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Make sure you are using the most secure format possible to store your 1Password data

Many of you must be users of 1Password, the best and most popular password manager for iOS and OS X. No wonder: it is super-complete, multiplatform, beautiful and very secure.

But Dale Myers, a software engineer at Microsoft, this week published an article calling attention to a ?flaw? in a format used by 1Password that could eventually compromise user security. Promptly, the developer AgileBits responded with clarification in a post.

Summing up the whole story, back in 2008 AgileBits decided to use 1Password in a format called AgileKeychain. Considering the devices of the time, she chose not to encrypt URLs and item titles in the database to avoid slow / excessive battery consumption (their passwords and their contents are always protected). In December 2012, the OPVault format arrived with much stronger and more comprehensive encryption technology.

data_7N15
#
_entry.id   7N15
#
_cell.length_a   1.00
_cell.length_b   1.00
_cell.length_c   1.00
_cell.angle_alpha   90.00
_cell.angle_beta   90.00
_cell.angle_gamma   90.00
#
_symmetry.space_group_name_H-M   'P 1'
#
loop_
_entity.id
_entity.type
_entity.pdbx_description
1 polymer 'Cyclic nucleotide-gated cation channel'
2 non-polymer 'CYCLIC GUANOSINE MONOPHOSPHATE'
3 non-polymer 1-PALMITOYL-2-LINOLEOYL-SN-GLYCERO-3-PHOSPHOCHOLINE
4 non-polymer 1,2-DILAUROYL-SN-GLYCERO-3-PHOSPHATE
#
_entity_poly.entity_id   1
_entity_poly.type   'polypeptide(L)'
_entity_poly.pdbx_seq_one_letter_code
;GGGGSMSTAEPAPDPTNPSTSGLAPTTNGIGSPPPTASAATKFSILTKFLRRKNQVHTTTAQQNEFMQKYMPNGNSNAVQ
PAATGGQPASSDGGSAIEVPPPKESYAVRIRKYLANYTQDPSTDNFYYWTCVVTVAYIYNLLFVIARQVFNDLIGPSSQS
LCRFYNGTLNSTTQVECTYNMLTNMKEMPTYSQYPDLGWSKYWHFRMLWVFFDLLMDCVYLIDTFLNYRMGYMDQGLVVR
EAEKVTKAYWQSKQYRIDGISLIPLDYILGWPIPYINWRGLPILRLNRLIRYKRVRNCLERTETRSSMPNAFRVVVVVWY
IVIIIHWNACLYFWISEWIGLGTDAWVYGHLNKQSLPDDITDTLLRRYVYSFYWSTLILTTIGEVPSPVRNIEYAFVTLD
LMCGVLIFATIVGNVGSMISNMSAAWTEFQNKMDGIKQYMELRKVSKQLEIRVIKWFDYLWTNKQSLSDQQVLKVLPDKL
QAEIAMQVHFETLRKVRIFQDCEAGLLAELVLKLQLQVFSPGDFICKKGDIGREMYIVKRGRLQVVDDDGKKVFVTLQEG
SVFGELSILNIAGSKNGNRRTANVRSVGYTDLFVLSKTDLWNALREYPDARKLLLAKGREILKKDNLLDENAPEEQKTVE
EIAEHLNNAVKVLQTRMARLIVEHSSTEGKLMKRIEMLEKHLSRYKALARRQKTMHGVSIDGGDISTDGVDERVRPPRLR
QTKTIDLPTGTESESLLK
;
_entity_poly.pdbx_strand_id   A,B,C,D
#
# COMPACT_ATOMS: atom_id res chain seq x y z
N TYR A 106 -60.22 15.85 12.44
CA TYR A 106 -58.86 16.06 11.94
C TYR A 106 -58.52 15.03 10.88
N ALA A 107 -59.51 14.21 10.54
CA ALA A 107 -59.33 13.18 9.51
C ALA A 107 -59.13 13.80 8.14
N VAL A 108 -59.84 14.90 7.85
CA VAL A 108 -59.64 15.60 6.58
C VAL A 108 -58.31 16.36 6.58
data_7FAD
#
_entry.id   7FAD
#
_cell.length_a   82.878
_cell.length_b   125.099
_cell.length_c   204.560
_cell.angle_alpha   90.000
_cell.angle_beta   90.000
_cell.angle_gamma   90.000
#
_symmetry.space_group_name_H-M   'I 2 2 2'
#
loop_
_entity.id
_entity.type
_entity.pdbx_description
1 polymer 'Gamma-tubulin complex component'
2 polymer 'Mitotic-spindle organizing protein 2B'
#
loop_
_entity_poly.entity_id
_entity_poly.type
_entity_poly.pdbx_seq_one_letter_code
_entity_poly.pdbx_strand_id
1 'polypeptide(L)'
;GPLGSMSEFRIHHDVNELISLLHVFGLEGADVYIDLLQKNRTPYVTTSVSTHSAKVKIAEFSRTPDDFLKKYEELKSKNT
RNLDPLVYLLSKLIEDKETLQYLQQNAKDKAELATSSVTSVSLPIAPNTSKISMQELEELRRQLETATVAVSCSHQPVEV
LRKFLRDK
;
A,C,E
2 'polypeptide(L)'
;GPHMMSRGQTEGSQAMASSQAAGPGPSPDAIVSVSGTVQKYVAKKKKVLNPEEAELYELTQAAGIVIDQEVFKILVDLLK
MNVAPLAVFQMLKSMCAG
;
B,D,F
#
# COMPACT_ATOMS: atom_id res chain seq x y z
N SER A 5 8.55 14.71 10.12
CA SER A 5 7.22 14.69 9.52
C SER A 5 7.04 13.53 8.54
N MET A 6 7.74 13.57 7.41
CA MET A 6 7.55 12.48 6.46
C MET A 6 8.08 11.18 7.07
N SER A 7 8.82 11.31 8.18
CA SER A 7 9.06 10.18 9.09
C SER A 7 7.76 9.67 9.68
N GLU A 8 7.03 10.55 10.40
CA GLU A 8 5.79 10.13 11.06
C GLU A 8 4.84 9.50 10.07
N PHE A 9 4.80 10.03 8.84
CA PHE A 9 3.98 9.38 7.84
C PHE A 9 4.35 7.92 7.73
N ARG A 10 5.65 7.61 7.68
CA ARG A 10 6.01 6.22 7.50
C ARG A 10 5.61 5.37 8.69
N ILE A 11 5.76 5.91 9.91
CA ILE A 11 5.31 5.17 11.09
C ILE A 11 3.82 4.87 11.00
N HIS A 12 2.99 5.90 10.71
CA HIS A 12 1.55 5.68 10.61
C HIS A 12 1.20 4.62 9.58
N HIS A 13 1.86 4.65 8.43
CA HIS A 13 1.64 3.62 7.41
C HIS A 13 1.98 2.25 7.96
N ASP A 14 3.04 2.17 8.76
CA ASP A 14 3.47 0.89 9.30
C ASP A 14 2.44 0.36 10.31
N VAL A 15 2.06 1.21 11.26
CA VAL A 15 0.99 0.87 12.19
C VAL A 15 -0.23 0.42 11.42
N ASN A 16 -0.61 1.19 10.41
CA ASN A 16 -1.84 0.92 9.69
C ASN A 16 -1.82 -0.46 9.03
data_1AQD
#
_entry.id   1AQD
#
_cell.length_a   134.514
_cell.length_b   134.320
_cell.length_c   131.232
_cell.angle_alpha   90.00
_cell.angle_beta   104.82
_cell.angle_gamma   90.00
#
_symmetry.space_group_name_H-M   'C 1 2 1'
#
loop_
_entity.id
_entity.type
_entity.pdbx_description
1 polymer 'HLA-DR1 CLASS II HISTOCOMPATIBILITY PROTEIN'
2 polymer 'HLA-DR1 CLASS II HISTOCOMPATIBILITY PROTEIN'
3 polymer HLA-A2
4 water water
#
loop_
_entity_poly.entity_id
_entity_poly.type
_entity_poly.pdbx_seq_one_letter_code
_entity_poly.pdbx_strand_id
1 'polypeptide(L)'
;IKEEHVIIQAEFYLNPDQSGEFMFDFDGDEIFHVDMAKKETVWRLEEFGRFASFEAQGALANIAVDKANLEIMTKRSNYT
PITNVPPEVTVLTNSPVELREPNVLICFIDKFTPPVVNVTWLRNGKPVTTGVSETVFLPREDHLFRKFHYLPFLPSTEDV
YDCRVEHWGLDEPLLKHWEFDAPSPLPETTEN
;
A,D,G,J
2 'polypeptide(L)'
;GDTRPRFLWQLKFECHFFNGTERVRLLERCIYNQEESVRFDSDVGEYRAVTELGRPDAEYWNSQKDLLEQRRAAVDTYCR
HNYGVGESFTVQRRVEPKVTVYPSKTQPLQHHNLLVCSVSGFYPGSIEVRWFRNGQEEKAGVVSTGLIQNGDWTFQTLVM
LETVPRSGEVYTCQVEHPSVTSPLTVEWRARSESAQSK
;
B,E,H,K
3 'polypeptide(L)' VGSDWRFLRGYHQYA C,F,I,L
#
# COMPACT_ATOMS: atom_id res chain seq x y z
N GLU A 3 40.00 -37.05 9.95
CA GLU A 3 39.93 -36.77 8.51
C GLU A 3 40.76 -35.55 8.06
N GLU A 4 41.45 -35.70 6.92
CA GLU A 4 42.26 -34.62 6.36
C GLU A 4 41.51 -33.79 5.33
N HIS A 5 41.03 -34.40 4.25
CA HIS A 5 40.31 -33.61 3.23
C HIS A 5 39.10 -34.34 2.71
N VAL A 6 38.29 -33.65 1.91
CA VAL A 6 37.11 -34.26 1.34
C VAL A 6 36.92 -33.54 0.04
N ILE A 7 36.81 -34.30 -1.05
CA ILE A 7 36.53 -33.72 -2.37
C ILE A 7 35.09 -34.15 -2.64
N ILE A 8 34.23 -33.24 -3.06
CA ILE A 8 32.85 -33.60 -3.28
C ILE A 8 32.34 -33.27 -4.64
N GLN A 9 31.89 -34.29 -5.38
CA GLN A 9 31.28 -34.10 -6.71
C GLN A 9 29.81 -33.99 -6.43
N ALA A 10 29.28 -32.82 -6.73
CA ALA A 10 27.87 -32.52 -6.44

The ?problem? that even today there are many users who have not migrated from the AgileKeychain format to OPVault, as this is not done automatically. Especially those who use Dropbox synchronization (as well as 1Password apps for Windows and Android) may have compatibility problems with the most modern format.

AgileBits stated in its post that it is working to, in the next versions of 1Password, offer automatic migration from the AgileKeychain format to OPVault. Meanwhile, anyone who wants to can make the switch manually following guides for Mac, Windows, iOS and Android.

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(via Engadget)